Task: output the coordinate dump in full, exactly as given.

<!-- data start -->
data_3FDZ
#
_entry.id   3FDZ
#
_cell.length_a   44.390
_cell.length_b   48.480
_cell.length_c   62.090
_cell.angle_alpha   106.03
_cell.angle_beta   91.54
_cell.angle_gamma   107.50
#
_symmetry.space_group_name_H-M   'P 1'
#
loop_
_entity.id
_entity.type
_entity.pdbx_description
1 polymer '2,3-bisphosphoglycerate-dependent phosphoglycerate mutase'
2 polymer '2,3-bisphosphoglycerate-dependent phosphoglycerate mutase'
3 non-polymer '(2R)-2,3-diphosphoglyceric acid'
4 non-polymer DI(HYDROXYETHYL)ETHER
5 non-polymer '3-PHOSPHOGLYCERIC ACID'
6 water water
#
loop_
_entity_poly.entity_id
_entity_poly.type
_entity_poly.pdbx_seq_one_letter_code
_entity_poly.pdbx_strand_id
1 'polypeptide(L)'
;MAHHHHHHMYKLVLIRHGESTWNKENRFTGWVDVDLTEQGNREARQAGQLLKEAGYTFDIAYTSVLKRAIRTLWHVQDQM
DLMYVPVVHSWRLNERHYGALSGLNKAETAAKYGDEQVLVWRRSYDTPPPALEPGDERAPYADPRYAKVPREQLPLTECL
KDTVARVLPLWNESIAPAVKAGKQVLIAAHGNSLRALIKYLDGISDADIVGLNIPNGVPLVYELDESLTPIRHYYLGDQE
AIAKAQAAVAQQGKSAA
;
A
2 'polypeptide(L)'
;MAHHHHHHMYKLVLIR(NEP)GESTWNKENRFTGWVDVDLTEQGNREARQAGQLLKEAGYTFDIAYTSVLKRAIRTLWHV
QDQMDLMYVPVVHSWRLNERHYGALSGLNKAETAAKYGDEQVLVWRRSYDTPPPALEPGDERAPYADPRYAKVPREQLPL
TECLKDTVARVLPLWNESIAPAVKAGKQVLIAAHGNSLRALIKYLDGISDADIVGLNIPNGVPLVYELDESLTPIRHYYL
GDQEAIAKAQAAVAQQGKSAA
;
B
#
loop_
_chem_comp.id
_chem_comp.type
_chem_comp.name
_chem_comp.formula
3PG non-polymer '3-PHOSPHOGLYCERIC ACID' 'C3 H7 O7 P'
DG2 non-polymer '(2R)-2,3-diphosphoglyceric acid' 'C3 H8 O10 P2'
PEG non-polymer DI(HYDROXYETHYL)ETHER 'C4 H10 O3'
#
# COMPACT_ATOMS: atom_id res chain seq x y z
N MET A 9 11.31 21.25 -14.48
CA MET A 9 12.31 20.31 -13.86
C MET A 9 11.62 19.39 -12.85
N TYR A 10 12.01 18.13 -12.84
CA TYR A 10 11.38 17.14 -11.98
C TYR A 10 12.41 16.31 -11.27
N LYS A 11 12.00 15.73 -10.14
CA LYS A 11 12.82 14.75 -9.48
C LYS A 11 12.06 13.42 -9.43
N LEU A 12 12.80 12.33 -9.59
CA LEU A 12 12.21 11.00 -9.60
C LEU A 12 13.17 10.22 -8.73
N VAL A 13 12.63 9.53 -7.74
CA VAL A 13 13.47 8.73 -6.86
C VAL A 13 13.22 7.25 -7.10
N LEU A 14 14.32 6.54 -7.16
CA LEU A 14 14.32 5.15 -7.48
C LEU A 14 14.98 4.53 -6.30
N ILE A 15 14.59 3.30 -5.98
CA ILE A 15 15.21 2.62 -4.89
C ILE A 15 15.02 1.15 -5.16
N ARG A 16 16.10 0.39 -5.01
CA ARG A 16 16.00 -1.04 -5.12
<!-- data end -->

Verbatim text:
data_3FDZ
#
_entry.id   3FDZ
#
_cell.length_a   44.390
_cell.length_b   48.480
_cell.length_c   62.090
_cell.angle_alpha   106.03
_cell.angle_beta   91.54
_cell.angle_gamma   107.50
#
_symmetry.space_group_name_H-M   'P 1'
#
loop_
_entity.id
_entity.type
_entity.pdbx_description
1 polymer '2,3-bisphosphoglycerate-dependent phosphoglycerate mutase'
2 polymer '2,3-bisphosphoglycerate-dependent phosphoglycerate mutase'
3 non-polymer '(2R)-2,3-diphosphoglyceric acid'
4 non-polymer DI(HYDROXYETHYL)ETHER
5 non-polymer '3-PHOSPHOGLYCERIC ACID'
6 water water
#
loop_
_entity_poly.entity_id
_entity_poly.type
_entity_poly.pdbx_seq_one_letter_code
_entity_poly.pdbx_strand_id
1 'polypeptide(L)'
;MAHHHHHHMYKLVLIRHGESTWNKENRFTGWVDVDLTEQGNREARQAGQLLKEAGYTFDIAYTSVLKRAIRTLWHVQDQM
DLMYVPVVHSWRLNERHYGALSGLNKAETAAKYGDEQVLVWRRSYDTPPPALEPGDERAPYADPRYAKVPREQLPLTECL
KDTVARVLPLWNESIAPAVKAGKQVLIAAHGNSLRALIKYLDGISDADIVGLNIPNGVPLVYELDESLTPIRHYYLGDQE
AIAKAQAAVAQQGKSAA
;
A
2 'polypeptide(L)'
;MAHHHHHHMYKLVLIR(NEP)GESTWNKENRFTGWVDVDLTEQGNREARQAGQLLKEAGYTFDIAYTSVLKRAIRTLWHV
QDQMDLMYVPVVHSWRLNERHYGALSGLNKAETAAKYGDEQVLVWRRSYDTPPPALEPGDERAPYADPRYAKVPREQLPL
TECLKDTVARVLPLWNESIAPAVKAGKQVLIAAHGNSLRALIKYLDGISDADIVGLNIPNGVPLVYELDESLTPIRHYYL
GDQEAIAKAQAAVAQQGKSAA
;
B
#
loop_
_chem_comp.id
_chem_comp.type
_chem_comp.name
_chem_comp.formula
3PG non-polymer '3-PHOSPHOGLYCERIC ACID' 'C3 H7 O7 P'
DG2 non-polymer '(2R)-2,3-diphosphoglyceric acid' 'C3 H8 O10 P2'
PEG non-polymer DI(HYDROXYETHYL)ETHER 'C4 H10 O3'
#
# COMPACT_ATOMS: atom_id res chain seq x y z
N MET A 9 11.31 21.25 -14.48
CA MET A 9 12.31 20.31 -13.86
C MET A 9 11.62 19.39 -12.85
N TYR A 10 12.01 18.13 -12.84
CA TYR A 10 11.38 17.14 -11.98
C TYR A 10 12.41 16.31 -11.27
N LYS A 11 12.00 15.73 -10.14
CA LYS A 11 12.82 14.75 -9.48
C LYS A 11 12.06 13.42 -9.43
N LEU A 12 12.80 12.33 -9.59
CA LEU A 12 12.21 11.00 -9.60
C LEU A 12 13.17 10.22 -8.73
N VAL A 13 12.63 9.53 -7.74
CA VAL A 13 13.47 8.73 -6.86
C VAL A 13 13.22 7.25 -7.10
N LEU A 14 14.32 6.54 -7.16
CA LEU A 14 14.32 5.15 -7.48
C LEU A 14 14.98 4.53 -6.30
N ILE A 15 14.59 3.30 -5.98
CA ILE A 15 15.21 2.62 -4.89
C ILE A 15 15.02 1.15 -5.16
N ARG A 16 16.10 0.39 -5.01
CA ARG A 16 16.00 -1.04 -5.12